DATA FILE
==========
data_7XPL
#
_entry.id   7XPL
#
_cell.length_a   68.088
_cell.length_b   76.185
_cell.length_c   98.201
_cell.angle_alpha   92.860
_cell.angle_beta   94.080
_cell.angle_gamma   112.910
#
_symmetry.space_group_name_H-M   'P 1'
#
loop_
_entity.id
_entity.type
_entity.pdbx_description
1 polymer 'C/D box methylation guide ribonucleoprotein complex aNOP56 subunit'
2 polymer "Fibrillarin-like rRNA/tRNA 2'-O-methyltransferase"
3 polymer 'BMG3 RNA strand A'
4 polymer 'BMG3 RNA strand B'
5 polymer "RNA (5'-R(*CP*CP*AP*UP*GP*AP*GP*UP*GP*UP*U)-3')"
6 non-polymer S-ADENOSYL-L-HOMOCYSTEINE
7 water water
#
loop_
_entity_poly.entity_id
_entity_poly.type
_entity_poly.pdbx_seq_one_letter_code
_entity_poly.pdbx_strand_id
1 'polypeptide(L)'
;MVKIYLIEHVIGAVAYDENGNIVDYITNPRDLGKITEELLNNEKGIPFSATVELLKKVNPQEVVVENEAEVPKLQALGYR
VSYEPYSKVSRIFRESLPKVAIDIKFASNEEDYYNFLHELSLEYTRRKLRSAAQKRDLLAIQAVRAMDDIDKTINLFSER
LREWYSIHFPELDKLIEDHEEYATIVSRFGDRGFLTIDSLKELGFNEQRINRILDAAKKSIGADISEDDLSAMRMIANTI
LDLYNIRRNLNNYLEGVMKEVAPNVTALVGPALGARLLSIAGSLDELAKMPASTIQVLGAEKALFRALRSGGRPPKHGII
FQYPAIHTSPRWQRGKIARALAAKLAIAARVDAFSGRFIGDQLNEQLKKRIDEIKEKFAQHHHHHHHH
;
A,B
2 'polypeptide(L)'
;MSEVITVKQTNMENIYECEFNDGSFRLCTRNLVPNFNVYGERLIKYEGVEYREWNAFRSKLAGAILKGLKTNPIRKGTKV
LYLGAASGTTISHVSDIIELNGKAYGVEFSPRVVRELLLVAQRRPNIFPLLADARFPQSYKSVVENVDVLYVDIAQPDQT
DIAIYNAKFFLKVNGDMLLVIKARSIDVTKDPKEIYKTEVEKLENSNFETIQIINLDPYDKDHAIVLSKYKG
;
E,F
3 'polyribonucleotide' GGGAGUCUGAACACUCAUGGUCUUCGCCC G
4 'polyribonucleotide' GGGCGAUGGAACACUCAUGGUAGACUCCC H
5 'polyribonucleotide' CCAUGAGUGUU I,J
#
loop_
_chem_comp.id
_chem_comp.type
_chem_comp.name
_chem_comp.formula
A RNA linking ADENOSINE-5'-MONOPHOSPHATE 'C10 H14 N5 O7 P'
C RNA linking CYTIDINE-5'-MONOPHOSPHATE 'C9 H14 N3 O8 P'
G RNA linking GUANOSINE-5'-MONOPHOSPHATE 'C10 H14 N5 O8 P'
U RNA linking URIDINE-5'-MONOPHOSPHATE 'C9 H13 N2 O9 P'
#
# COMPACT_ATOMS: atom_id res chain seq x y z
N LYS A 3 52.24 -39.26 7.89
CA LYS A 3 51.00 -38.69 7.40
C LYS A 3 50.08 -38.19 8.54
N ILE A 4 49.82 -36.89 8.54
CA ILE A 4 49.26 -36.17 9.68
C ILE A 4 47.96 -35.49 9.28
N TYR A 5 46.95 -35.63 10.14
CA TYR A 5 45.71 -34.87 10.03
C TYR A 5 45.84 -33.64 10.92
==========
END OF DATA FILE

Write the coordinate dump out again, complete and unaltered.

data_7XPL
#
_entry.id   7XPL
#
_cell.length_a   68.088
_cell.length_b   76.185
_cell.length_c   98.201
_cell.angle_alpha   92.860
_cell.angle_beta   94.080
_cell.angle_gamma   112.910
#
_symmetry.space_group_name_H-M   'P 1'
#
loop_
_entity.id
_entity.type
_entity.pdbx_description
1 polymer 'C/D box methylation guide ribonucleoprotein complex aNOP56 subunit'
2 polymer "Fibrillarin-like rRNA/tRNA 2'-O-methyltransferase"
3 polymer 'BMG3 RNA strand A'
4 polymer 'BMG3 RNA strand B'
5 polymer "RNA (5'-R(*CP*CP*AP*UP*GP*AP*GP*UP*GP*UP*U)-3')"
6 non-polymer S-ADENOSYL-L-HOMOCYSTEINE
7 water water
#
loop_
_entity_poly.entity_id
_entity_poly.type
_entity_poly.pdbx_seq_one_letter_code
_entity_poly.pdbx_strand_id
1 'polypeptide(L)'
;MVKIYLIEHVIGAVAYDENGNIVDYITNPRDLGKITEELLNNEKGIPFSATVELLKKVNPQEVVVENEAEVPKLQALGYR
VSYEPYSKVSRIFRESLPKVAIDIKFASNEEDYYNFLHELSLEYTRRKLRSAAQKRDLLAIQAVRAMDDIDKTINLFSER
LREWYSIHFPELDKLIEDHEEYATIVSRFGDRGFLTIDSLKELGFNEQRINRILDAAKKSIGADISEDDLSAMRMIANTI
LDLYNIRRNLNNYLEGVMKEVAPNVTALVGPALGARLLSIAGSLDELAKMPASTIQVLGAEKALFRALRSGGRPPKHGII
FQYPAIHTSPRWQRGKIARALAAKLAIAARVDAFSGRFIGDQLNEQLKKRIDEIKEKFAQHHHHHHHH
;
A,B
2 'polypeptide(L)'
;MSEVITVKQTNMENIYECEFNDGSFRLCTRNLVPNFNVYGERLIKYEGVEYREWNAFRSKLAGAILKGLKTNPIRKGTKV
LYLGAASGTTISHVSDIIELNGKAYGVEFSPRVVRELLLVAQRRPNIFPLLADARFPQSYKSVVENVDVLYVDIAQPDQT
DIAIYNAKFFLKVNGDMLLVIKARSIDVTKDPKEIYKTEVEKLENSNFETIQIINLDPYDKDHAIVLSKYKG
;
E,F
3 'polyribonucleotide' GGGAGUCUGAACACUCAUGGUCUUCGCCC G
4 'polyribonucleotide' GGGCGAUGGAACACUCAUGGUAGACUCCC H
5 'polyribonucleotide' CCAUGAGUGUU I,J
#
loop_
_chem_comp.id
_chem_comp.type
_chem_comp.name
_chem_comp.formula
A RNA linking ADENOSINE-5'-MONOPHOSPHATE 'C10 H14 N5 O7 P'
C RNA linking CYTIDINE-5'-MONOPHOSPHATE 'C9 H14 N3 O8 P'
G RNA linking GUANOSINE-5'-MONOPHOSPHATE 'C10 H14 N5 O8 P'
U RNA linking URIDINE-5'-MONOPHOSPHATE 'C9 H13 N2 O9 P'
#
# COMPACT_ATOMS: atom_id res chain seq x y z
N LYS A 3 52.24 -39.26 7.89
CA LYS A 3 51.00 -38.69 7.40
C LYS A 3 50.08 -38.19 8.54
N ILE A 4 49.82 -36.89 8.54
CA ILE A 4 49.26 -36.17 9.68
C ILE A 4 47.96 -35.49 9.28
N TYR A 5 46.95 -35.63 10.14
CA TYR A 5 45.71 -34.87 10.03
C TYR A 5 45.84 -33.64 10.92